“The union and company remain very far apart on all issues important to our members,”reads a message from the union’s Bargaining Team to union members. “The Bargaining Team is not here to settle, we are here to fight, and we feel energized by all the mobilization we see across the Orange Contract footprint. AT&T is greedy and their proposals are unfair and appalling.”

AT&T wireline workers in California and Nevada who maintain and repair telecommunications infrastructure and install and repair telecommunications equipment in homes have been negotiating a new collective bargaining agreement since April.

In addition to being frustrated with AT&T’s lack of responsiveness at the bargaining table, union workers are concerned that AT&T isn’t investing enough in its telecommunications infrastructure.

The consequences of this lack of investment were exposed in January when severe storms hit the West Coast.

According to the union, storm related outages increased by 350 percent during the January storms because the company’s telecommunications  infrastructure was too old. Workers are concerned that outages will be even worse when the next storm hits.

In addition to not investing in infrastructure, union members charge the company with not investing in its workers.

Union members are seeking improvements to their health care benefit, a benefit that was shaped in 2009 while the company was feeling the after shock of the Great Recession. As a result, worker health care costs have increased substantially. For some members, increased health care costs have resulted in stagnant or lower take home pay.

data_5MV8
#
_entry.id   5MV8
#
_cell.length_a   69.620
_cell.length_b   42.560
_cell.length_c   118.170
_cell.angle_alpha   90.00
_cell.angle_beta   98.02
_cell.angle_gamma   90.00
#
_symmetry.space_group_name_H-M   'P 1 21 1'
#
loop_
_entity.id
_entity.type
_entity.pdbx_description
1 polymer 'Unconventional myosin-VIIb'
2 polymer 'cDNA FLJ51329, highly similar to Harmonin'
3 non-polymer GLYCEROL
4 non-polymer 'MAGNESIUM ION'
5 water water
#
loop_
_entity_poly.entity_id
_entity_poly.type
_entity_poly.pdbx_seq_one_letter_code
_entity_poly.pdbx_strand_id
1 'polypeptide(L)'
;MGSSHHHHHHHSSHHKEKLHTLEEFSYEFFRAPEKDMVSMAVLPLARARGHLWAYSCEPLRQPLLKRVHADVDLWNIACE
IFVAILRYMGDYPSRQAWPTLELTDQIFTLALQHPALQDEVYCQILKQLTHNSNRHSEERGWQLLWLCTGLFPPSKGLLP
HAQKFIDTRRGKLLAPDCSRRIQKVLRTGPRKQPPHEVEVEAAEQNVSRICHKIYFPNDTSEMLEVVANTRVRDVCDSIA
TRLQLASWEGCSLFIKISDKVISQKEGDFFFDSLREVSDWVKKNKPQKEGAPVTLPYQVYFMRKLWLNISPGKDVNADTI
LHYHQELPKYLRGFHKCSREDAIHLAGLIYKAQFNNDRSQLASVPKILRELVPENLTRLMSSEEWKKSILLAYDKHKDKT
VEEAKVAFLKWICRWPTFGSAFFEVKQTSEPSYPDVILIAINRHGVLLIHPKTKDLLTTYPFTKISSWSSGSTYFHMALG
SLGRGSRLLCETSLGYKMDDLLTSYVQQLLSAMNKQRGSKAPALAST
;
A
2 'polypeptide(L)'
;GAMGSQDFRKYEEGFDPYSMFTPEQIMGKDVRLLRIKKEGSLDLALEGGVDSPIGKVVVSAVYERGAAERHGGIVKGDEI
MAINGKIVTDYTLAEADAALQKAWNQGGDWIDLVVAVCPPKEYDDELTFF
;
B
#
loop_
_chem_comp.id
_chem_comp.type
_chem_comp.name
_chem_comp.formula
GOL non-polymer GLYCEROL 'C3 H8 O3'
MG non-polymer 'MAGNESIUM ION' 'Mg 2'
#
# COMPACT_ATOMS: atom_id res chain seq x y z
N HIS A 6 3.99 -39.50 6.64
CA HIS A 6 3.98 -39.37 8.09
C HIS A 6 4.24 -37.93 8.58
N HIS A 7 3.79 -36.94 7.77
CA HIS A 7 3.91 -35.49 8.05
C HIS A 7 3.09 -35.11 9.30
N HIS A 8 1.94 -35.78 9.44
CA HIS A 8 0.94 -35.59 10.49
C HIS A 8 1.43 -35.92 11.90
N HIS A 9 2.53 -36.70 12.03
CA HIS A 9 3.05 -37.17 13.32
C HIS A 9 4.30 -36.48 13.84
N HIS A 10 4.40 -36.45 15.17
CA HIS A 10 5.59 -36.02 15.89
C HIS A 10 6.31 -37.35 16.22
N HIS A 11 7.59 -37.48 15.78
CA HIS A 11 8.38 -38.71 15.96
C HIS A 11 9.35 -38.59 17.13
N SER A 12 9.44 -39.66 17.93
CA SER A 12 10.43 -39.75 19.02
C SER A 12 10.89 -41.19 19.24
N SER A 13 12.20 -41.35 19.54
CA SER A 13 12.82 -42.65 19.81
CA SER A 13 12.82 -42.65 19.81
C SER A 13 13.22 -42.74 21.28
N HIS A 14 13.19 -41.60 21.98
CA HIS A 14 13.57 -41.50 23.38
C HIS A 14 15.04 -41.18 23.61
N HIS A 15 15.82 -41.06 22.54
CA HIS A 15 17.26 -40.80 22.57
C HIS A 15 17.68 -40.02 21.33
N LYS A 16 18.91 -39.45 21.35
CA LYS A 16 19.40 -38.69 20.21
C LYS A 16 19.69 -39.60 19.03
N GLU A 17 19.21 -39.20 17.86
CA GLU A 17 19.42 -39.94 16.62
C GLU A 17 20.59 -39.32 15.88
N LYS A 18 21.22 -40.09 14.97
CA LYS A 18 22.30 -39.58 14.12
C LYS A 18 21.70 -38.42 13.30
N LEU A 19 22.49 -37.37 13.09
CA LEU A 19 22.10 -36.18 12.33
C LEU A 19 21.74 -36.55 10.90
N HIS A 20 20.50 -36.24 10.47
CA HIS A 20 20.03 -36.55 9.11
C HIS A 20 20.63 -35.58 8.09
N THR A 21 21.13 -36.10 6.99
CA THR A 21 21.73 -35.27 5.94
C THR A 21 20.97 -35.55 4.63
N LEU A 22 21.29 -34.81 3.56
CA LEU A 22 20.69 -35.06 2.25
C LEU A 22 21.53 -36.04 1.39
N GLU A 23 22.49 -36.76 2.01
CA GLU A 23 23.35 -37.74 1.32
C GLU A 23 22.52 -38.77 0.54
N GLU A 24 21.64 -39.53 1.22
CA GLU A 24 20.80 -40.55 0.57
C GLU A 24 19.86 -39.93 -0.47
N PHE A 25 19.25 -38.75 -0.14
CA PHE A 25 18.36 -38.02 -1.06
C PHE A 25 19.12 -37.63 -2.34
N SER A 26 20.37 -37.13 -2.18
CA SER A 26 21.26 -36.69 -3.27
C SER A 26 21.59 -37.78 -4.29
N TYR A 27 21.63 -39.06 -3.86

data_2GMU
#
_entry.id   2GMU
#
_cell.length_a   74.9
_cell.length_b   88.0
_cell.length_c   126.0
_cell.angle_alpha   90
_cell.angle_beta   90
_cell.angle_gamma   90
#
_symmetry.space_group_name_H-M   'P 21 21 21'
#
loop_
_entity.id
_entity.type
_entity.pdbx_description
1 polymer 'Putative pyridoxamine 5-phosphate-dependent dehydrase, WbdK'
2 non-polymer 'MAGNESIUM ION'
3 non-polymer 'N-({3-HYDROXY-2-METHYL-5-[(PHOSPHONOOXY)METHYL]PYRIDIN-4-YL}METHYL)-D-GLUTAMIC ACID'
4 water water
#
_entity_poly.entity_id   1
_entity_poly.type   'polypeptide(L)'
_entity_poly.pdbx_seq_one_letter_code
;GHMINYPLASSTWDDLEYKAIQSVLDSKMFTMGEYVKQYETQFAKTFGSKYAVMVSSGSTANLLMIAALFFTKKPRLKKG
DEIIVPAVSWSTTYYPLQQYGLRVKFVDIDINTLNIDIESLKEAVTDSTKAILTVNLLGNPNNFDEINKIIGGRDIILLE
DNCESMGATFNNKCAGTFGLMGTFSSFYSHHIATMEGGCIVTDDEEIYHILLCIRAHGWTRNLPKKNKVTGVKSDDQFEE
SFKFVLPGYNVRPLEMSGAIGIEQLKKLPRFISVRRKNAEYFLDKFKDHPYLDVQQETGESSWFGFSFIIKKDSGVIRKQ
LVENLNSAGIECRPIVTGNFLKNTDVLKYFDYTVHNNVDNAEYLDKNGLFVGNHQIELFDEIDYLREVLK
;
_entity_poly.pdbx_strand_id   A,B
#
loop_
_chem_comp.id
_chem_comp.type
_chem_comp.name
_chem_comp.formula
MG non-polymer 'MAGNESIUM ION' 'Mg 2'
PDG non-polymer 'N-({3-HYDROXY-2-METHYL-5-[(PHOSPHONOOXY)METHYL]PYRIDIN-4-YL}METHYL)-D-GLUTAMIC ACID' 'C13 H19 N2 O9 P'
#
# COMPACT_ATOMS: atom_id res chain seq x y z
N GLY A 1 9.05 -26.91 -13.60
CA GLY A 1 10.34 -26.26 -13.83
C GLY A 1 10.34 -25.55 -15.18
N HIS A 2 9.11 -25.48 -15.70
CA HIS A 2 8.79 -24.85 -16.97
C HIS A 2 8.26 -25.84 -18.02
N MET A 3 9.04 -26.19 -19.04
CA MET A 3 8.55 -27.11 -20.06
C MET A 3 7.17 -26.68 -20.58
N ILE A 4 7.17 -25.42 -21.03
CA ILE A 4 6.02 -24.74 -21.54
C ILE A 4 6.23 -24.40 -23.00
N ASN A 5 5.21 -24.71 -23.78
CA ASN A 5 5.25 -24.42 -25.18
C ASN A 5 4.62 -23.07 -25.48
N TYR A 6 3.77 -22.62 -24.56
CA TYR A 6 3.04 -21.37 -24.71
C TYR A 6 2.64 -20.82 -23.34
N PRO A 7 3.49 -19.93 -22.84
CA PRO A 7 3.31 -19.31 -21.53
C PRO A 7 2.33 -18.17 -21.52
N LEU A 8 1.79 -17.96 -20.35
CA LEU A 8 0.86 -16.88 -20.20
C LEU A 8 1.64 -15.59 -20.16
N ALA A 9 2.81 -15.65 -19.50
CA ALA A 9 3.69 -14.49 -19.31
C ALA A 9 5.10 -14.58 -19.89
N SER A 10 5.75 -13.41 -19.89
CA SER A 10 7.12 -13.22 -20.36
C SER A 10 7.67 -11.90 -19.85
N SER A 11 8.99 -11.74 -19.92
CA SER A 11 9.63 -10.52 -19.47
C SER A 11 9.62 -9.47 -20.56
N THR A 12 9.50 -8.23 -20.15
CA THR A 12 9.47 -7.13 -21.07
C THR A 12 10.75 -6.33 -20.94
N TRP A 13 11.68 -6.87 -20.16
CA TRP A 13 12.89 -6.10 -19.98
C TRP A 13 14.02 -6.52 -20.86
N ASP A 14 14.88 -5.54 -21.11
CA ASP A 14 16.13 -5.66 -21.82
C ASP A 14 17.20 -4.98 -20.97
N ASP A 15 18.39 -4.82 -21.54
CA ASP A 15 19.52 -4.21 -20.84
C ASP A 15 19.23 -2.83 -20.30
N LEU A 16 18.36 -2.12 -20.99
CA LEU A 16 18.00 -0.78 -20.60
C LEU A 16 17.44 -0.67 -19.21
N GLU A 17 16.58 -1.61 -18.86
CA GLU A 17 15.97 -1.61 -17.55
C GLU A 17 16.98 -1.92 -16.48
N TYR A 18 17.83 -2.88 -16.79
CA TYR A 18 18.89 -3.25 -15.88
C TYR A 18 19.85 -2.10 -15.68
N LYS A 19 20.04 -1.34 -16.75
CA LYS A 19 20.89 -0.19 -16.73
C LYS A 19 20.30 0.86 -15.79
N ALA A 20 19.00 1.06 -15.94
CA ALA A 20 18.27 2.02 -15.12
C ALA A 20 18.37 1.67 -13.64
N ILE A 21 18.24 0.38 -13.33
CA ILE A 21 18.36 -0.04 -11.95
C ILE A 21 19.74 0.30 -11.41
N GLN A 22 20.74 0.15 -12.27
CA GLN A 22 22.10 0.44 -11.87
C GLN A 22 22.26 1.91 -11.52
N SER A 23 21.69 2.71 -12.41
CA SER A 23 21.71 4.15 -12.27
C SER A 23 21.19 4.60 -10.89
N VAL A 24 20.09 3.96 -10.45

Wireline workers also want a decent pay increase. The union reports that during the last five years, company productivity increased 25 percent, but pay increased only 17 percent.

“The company’s priorities are backwards . . . because the frontline, which is the employees in the call centers, the technicians in the manholes, (and) in the houses, are the ones (who the company) gets (its) profits from,” said Armando Zepeda, an AT&T Premises Technician.

Last year, 95 percent of AT&T’s California and Nevada wireline workers authorized a strike, but the union and company have continued to negotiate.

Like their wireless counterparts, wireline workers could go on strike after giving the company a 72-hour notice.

If both groups go on strike at the same time, AT&T could be facing a strike by 38,000 of its workers.

AT&T DirectTV workers in CWA District 9 are also negotiating a collective bargaining agreement.

They joined CWA last year, and this will be their first contract. Bargaining began on February 8.

In September, CWA reached an agreement on a first contract for 2100 DirectTV workers in the Southeast and Midwest.

That contract provides for the same wage progression schedules in contracts covering CWA members at AT&T in those regions.  Those DirecTV workers also will receive wage increases every six month until they achieve the top of the wage progression scale.

The tentative agreement also provides for health care coverage; disability, savings and pension benefits, a grievance and arbitration process, and coverage under the national transfer plan, among other benefits.


Chicago walk-ins demonstrate solidarity for public education